|US7772796||Aug 10, 2010||Board Of Regents Of The University Of Nebraska||Robotic devices with agent delivery components and related methods|
|US7896088||Feb 20, 2008||Mar 1, 2011||Schlumberger Technology Corporation||Wellsite systems utilizing deployable structure|
|US8185241 *||Nov 13, 2007||May 22, 2012||Raytheon Company||Tracked robotic crawler having a moveable arm|
|US8291781||Oct 23, 2012||Schlumberger Technology Corporation||System and methods for actuating reversibly expandable structures|
|US8679096||Nov 26, 2008||Mar 25, 2014||Board Of Regents Of The University Of Nebraska||Multifunctional operational component for robotic devices|
|US8733453||Feb 26, 2010||May 27, 2014||Schlumberger Technology Corporation||Expandable structure for deployment in a well|
|US8834488||Jun 21, 2007||Sep 16, 2014||Board Of Regents Of The University Of Nebraska||Magnetically coupleable robotic surgical devices and related methods|
|US8851211 *||Sep 28, 2011||Oct 7, 2014||Keith L. Schlee||Multi-unit mobile robot|
|US8968267||Aug 5, 2011||Mar 3, 2015||Board Of Regents Of The University Of Nebraska||Methods and systems for handling or delivering materials for natural orifice surgery|
|US8968332||Jun 21, 2007||Mar 3, 2015||Board Of Regents Of The University Of Nebraska||Magnetically coupleable robotic surgical devices and related methods|
|US9060781||Jun 11, 2012||Jun 23, 2015||Board Of Regents Of The University Of Nebraska||Methods, systems, and devices relating to surgical end effectors|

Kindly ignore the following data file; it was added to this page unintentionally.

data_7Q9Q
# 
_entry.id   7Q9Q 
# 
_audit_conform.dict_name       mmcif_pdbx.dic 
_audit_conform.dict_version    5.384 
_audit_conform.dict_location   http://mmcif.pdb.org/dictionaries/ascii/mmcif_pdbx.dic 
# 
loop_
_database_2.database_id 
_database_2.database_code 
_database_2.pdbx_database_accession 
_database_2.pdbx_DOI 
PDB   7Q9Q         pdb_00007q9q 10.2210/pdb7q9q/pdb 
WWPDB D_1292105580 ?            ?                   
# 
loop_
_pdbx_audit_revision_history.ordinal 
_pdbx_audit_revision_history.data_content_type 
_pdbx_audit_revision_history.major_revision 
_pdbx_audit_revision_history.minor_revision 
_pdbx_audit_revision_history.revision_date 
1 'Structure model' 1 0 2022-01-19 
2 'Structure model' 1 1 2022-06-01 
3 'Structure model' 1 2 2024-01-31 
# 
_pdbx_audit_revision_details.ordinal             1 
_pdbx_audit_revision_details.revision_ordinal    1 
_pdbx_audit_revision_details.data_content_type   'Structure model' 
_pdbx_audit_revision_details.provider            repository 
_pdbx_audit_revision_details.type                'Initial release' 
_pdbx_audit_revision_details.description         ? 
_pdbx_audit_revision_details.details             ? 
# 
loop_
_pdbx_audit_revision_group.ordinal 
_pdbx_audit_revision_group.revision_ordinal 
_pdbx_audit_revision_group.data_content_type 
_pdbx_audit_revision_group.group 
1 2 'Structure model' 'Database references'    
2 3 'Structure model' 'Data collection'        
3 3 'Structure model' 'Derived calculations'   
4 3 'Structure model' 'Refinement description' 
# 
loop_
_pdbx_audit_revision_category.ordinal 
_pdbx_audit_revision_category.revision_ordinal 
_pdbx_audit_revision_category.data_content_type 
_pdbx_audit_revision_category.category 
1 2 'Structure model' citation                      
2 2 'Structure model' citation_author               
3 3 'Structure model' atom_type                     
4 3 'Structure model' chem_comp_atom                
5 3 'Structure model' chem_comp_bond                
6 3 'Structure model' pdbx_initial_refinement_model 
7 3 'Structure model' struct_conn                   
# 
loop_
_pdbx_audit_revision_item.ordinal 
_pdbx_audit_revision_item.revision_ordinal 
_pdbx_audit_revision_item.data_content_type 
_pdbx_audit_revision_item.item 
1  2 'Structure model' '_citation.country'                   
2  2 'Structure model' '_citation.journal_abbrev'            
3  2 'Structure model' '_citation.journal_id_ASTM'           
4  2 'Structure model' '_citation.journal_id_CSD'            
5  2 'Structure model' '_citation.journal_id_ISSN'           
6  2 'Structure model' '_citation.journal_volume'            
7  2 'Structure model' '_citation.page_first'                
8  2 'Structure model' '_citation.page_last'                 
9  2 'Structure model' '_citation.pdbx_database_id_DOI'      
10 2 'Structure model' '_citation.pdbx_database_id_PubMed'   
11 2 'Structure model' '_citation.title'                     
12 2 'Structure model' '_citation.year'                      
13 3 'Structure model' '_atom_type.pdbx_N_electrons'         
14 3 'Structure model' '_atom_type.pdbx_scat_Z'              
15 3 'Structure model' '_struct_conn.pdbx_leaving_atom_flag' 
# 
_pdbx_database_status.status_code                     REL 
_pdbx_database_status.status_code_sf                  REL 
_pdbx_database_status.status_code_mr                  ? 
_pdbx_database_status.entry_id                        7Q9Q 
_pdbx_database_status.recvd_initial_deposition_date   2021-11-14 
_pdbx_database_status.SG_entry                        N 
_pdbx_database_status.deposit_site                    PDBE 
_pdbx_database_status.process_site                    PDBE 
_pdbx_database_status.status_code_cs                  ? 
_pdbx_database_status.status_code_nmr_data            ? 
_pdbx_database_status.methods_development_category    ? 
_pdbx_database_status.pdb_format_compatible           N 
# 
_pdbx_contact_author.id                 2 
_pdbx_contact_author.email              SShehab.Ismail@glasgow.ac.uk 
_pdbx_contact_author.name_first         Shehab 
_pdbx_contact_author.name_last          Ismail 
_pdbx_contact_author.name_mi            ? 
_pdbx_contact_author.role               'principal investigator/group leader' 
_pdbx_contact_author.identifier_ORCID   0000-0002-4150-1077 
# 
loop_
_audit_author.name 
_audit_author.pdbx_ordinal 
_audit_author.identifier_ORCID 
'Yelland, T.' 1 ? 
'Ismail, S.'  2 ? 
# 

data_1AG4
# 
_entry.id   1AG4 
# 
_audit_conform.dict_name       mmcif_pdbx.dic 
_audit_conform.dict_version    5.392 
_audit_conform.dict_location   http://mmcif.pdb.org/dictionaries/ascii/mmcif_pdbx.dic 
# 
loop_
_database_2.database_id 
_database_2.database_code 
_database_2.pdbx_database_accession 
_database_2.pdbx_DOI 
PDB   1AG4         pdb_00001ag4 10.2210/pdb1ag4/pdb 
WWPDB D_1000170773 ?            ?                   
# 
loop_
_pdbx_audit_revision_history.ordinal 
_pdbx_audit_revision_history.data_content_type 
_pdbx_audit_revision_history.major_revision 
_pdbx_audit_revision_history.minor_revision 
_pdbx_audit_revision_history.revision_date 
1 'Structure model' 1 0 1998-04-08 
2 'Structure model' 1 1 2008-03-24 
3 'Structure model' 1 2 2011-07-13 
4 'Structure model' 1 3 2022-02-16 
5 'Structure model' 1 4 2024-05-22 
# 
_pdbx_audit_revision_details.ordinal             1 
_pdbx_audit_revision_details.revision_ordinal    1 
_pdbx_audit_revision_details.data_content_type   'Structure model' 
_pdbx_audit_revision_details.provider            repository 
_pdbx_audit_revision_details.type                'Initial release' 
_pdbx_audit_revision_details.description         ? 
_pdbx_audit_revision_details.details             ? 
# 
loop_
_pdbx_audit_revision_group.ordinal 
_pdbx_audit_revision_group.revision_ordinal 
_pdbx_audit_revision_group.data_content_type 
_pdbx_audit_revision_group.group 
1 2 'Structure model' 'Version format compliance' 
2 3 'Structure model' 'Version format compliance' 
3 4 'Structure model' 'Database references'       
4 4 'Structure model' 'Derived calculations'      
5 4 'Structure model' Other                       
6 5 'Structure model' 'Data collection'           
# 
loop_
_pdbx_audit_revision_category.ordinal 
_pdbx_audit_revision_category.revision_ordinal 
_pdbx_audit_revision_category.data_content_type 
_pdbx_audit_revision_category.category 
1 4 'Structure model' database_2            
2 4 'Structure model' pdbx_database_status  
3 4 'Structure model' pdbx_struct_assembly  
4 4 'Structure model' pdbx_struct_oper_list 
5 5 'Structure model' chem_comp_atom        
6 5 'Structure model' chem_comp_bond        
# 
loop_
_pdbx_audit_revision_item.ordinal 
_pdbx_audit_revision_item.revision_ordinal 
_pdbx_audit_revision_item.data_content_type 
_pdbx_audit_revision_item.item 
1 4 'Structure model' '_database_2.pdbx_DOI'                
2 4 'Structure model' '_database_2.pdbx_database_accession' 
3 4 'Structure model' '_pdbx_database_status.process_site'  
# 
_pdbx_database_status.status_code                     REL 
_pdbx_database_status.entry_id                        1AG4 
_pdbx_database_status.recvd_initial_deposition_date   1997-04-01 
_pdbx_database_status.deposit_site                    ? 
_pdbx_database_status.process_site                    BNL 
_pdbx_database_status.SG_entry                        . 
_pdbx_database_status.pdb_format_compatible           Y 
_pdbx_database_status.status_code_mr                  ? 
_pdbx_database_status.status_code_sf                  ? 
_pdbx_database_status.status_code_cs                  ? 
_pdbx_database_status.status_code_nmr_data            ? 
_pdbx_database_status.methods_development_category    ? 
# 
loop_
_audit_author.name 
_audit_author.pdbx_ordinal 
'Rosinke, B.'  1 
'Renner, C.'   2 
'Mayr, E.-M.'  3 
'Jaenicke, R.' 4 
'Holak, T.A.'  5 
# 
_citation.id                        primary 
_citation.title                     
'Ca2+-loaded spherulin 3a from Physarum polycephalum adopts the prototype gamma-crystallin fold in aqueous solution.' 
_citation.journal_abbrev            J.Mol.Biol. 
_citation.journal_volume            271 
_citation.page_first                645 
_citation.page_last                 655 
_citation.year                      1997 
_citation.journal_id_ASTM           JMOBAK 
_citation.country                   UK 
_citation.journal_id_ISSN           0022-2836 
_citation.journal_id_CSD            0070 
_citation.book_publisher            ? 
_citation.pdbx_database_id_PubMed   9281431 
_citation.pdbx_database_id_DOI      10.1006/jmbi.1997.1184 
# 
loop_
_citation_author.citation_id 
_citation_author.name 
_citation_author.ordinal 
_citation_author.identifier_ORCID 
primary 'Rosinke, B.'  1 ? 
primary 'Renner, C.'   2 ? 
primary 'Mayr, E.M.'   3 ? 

|US9089353||Jul 11, 2012||Jul 28, 2015||Board Of Regents Of The University Of Nebraska||Robotic surgical devices, systems, and related methods|
|US20040140404 *||May 27, 2003||Jul 22, 2004||Yoshiji Ohta||Search robot system|
|US20040140786 *||Dec 12, 2002||Jul 22, 2004||Johann Borenstein||Apparatus for obstacle traversion|
|US20050007055 *||Sep 26, 2003||Jan 13, 2005||Johann Borenstein||Integrated, proportionally controlled, and naturally compliant universal joint actuator with controllable stiffness|
|US20050029978 *||Jul 8, 2003||Feb 10, 2005||Dmitry Oleynikov||Microrobot for surgical applications|
|US20050099254 *||Nov 12, 2003||May 12, 2005||Ohnstein Thomas R.||Robotic member|
|US20080167752 *||Nov 13, 2007||Jul 10, 2008||Jacobsen Stephen C||Tracked robotic crawler having a moveable arm|
|US20100113874 *||Apr 4, 2007||May 6, 2010||Marco Quirini||Teleoperated endoscopic capsule|
|US20120103705 *||May 3, 2012||Schlee Keith L||Multi-unit mobile robot|
|U.S. Classification||318/568.12, 318/568.16, 180/8.5, 901/1, 318/567, 318/569, 180/8.6|
|International Classification||B25J9/16, B62D57/02, B25J9/08|
|Cooperative Classification||B62D57/02, B25J9/1625, B08B9/045, B25J9/065, B25J9/08|
|European Classification||B08B9/045, B25J9/06S, B25J9/16K4, B62D57/02, B25J9/08|
|Jun 6, 2001||AS||Assignment|
|Jul 23, 2001||AS||Assignment|
|Jul 28, 2006||FPAY||Fee payment|
Year of fee payment: 4
|Sep 6, 2010||REMI||Maintenance fee reminder mailed|
|Jan 28, 2011||LAPS||Lapse for failure to pay maintenance fees|
|Mar 22, 2011||FP||Expired due to failure to pay maintenance fee|
Effective date: 20110128